In most susceptible cases, the patient undergoes 6 months of treatment. Treatment lasts for 9 months if the patient's sputum culture result is still positive after 2 months of therapy.

Pyrazinamide

This is a pyrazine analog of nicotinamide that is either bacteriostatic or bactericidal against M tuberculosis, depending on the concentration of drug attained at the site of infection. Pyrazinamide's mechanism of action is unknown.

Administer the drug for the initial 2 months of a 6-month or longer treatment regimen for drug-susceptible TB. Treat drug-resistant TB with individualized regimens.

Ethambutol (Myambutol)

Ethambutol diffuses into actively growing mycobacterial cells (eg, tubercle bacilli). It impairs cell metabolism by inhibiting the synthesis of 1 or more metabolites, which, in turn, causes cell death. No cross-resistance has been demonstrated.

Mycobacterial resistance is frequent with previous therapy. In such cases, use ethambutol in combination with second-line drugs that have not been previously administered. Administer q24h until permanent bacteriologic conversion and maximal clinical improvement are observed. Absorption is not significantly altered by food.

Streptomycin

Streptomycin sulfate is used for the treatment of susceptible mycobacterial infections. Use this agent in combination with other antituberculous drugs (eg, isoniazid, ethambutol, rifampin). The total period of treatment for TB is a minimum of 6 months. However, streptomycin therapy is not commonly used for the duration of therapy. The drug is recommended when less potentially hazardous therapeutic agents are ineffective or contraindicated.

Rifapentine (Priftin)

This agent is used in once-weekly regimens along with isoniazid. Rifapentine should not be used in individuals with HIV infection or with positive cultures after 2 months of treatment.

Ethionamide (Trecator)

Ethionamide is a second-line drug that is bacteriostatic against M tuberculosis. It is recommended if treatment with first-line drugs (isoniazid, rifampin) is unsuccessful. Ethionamide can be used to treat any form of active TB. However, it should be used only with other effective antituberculous agents.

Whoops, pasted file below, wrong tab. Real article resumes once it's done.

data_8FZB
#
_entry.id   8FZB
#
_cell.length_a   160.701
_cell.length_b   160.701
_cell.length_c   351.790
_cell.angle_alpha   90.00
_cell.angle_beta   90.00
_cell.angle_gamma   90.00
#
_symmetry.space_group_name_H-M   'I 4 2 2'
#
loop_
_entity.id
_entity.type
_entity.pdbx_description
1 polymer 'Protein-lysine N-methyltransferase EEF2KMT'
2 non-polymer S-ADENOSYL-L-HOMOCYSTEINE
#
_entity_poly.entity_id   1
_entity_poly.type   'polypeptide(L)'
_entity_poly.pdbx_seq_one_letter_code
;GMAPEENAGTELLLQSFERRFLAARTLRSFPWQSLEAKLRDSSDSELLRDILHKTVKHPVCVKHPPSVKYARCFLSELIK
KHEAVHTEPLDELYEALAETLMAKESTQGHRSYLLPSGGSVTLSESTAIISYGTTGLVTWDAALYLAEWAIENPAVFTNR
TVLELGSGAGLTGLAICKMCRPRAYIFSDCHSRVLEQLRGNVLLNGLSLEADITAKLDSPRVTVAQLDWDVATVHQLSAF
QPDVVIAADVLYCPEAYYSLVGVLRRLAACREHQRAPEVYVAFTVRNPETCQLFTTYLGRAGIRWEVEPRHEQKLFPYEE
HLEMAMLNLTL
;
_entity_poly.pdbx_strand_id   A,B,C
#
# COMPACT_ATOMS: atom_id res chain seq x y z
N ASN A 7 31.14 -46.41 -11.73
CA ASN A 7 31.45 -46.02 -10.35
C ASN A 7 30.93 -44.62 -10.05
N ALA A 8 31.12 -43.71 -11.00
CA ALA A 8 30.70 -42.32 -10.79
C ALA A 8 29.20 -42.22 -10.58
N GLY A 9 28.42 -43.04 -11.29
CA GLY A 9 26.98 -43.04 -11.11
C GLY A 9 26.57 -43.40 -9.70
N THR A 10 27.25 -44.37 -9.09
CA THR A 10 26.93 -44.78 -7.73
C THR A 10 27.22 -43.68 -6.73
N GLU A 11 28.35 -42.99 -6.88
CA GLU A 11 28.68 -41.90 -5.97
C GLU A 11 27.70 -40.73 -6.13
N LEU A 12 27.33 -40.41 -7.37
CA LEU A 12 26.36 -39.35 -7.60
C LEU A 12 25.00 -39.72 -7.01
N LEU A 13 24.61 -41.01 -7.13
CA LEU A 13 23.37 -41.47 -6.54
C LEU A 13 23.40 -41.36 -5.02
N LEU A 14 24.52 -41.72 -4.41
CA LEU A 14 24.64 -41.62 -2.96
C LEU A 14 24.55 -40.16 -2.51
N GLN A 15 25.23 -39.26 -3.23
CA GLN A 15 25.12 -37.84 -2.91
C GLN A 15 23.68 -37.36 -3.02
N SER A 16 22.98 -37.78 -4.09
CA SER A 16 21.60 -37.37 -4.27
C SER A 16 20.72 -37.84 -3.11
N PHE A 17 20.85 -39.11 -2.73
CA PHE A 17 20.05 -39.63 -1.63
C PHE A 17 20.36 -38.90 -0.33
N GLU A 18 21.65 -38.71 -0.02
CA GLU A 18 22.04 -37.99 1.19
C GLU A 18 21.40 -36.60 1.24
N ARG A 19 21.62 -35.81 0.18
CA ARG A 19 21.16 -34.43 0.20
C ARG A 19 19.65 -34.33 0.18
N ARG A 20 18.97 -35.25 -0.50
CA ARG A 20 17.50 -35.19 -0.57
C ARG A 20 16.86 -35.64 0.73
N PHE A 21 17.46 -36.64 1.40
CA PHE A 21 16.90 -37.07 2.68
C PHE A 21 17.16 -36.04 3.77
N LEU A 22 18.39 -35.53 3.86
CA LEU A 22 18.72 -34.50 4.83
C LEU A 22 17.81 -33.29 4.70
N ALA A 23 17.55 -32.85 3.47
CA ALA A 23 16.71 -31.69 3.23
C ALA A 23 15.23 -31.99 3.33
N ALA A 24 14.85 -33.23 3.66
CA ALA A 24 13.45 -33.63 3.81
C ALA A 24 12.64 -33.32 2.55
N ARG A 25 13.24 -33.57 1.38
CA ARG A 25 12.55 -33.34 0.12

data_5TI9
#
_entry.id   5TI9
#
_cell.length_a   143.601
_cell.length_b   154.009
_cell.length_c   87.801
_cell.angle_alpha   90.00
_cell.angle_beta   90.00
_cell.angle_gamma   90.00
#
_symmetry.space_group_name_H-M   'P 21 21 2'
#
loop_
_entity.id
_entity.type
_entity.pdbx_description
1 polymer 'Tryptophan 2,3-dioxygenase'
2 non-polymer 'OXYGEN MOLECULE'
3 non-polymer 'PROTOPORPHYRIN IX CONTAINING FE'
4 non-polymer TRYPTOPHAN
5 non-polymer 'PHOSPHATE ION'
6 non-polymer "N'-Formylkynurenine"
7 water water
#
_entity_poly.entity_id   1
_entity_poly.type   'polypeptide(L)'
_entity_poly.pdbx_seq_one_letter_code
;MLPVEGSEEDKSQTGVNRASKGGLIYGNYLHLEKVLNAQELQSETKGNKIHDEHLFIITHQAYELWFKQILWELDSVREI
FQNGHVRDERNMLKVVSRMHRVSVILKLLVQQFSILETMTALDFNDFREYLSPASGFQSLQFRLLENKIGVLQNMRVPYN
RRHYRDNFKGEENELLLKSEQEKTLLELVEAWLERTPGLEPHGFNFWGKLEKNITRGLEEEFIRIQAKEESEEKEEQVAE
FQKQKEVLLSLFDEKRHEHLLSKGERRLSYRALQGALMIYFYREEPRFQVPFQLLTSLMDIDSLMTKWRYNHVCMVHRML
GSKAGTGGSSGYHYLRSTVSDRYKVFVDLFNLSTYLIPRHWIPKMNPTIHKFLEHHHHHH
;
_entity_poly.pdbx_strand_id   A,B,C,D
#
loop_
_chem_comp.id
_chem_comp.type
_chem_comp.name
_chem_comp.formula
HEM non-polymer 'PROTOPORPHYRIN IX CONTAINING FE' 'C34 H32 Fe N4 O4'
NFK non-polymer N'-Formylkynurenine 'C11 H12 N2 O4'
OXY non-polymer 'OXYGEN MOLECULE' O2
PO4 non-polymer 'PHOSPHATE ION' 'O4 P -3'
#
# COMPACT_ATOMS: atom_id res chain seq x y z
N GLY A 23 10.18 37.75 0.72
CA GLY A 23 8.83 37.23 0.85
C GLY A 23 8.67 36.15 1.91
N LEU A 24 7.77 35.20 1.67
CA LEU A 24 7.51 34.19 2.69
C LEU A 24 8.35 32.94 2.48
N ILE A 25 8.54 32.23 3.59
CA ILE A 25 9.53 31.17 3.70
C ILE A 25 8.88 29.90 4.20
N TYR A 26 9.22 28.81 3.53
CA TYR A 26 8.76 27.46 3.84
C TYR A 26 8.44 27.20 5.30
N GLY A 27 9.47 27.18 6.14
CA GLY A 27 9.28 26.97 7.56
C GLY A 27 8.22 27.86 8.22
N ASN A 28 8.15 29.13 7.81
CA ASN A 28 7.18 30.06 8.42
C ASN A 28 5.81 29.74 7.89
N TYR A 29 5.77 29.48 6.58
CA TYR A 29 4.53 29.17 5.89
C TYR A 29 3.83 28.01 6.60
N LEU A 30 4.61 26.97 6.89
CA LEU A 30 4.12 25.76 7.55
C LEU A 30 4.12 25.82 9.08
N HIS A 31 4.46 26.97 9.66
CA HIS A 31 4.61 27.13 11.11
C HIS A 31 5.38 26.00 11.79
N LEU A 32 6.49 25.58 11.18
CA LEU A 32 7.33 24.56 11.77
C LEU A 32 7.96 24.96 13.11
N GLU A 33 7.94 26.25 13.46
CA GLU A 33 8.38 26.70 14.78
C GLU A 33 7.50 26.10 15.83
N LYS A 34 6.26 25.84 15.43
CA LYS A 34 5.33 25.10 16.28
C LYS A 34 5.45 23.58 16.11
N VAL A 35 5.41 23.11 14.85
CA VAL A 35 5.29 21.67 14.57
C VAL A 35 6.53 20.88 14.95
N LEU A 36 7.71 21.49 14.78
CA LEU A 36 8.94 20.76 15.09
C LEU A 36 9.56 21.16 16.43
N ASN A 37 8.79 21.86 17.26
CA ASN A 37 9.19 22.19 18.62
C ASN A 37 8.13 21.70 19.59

Cycloserine (Seromycin)

Cycloserine, a second-line drug, inhibits cell wall synthesis in susceptible strains of gram-positive and gram-negative bacteria and in M tuberculosis. It is a structural analogue of D-alanine, which antagonizes the role of D-alanine in bacterial cell wall synthesis, inhibiting growth.

Capreomycin (Capastat)

Capreomycin is a second-line drug obtained from Streptomyces capreolus for coadministration with other antituberculous agents in pulmonary infections caused by capreomycin-susceptible strains of M tuberculosis. Capreomycin is used only when first-line agents (eg, isoniazid, rifampin) have been ineffective or cannot be used because of toxicity or the presence of resistant tubercle bacilli.

Rifabutin (Mycobutin)

This is an ansamycin antibiotic derived from rifamycin S. Rifabutin inhibits DNA-dependent RNA polymerase, preventing chain initiation. It is used for TB treatment in individuals on specific HIV medications, when rifampin is contraindicated (most protease inhibitors).

Dapsone

Dapsone is bactericidal and bacteriostatic against Mycobacterium strains. Its mechanism of action is similar to that of sulfonamides, in which competitive antagonists of PABA prevent the formation of folic acid, causing bacterial growth inhibition. The use of dapsone in the treatment of TB is largely experimental.

Aminosalicylic Acid (Paser)

This is a bacteriostatic agent that is useful against M tuberculosis. It inhibits the onset of bacterial resistance to streptomycin and isoniazid. Administer aminosalicylate sodium with other antituberculous drugs.